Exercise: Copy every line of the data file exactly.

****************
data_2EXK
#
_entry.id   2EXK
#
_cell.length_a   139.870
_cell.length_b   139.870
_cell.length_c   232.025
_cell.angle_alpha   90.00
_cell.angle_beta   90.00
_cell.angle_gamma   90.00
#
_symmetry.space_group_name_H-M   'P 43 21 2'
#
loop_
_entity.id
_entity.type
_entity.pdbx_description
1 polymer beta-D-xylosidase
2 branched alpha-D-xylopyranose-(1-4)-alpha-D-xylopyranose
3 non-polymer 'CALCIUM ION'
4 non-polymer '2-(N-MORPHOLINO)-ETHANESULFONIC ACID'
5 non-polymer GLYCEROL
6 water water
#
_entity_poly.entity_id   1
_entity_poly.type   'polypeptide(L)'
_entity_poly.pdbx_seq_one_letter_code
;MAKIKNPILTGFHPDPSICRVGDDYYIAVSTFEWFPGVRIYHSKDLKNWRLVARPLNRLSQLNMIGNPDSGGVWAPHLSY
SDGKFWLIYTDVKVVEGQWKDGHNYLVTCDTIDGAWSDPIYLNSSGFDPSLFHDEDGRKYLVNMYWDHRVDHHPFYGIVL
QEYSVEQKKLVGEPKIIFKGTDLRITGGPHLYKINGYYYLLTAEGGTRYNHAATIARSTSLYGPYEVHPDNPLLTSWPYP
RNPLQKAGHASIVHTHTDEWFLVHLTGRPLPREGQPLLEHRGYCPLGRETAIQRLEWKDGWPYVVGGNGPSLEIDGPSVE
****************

data_2EXK
#
_entry.id   2EXK
#
_cell.length_a   139.870
_cell.length_b   139.870
_cell.length_c   232.025
_cell.angle_alpha   90.00
_cell.angle_beta   90.00
_cell.angle_gamma   90.00
#
_symmetry.space_group_name_H-M   'P 43 21 2'
#
loop_
_entity.id
_entity.type
_entity.pdbx_description
1 polymer beta-D-xylosidase
2 branched alpha-D-xylopyranose-(1-4)-alpha-D-xylopyranose
3 non-polymer 'CALCIUM ION'
4 non-polymer '2-(N-MORPHOLINO)-ETHANESULFONIC ACID'
5 non-polymer GLYCEROL
6 water water
#
_entity_poly.entity_id   1
_entity_poly.type   'polypeptide(L)'
_entity_poly.pdbx_seq_one_letter_code
;MAKIKNPILTGFHPDPSICRVGDDYYIAVSTFEWFPGVRIYHSKDLKNWRLVARPLNRLSQLNMIGNPDSGGVWAPHLSY
SDGKFWLIYTDVKVVEGQWKDGHNYLVTCDTIDGAWSDPIYLNSSGFDPSLFHDEDGRKYLVNMYWDHRVDHHPFYGIVL
QEYSVEQKKLVGEPKIIFKGTDLRITGGPHLYKINGYYYLLTAEGGTRYNHAATIARSTSLYGPYEVHPDNPLLTSWPYP
RNPLQKAGHASIVHTHTDEWFLVHLTGRPLPREGQPLLEHRGYCPLGRETAIQRLEWKDGWPYVVGGNGPSLEIDGPSVE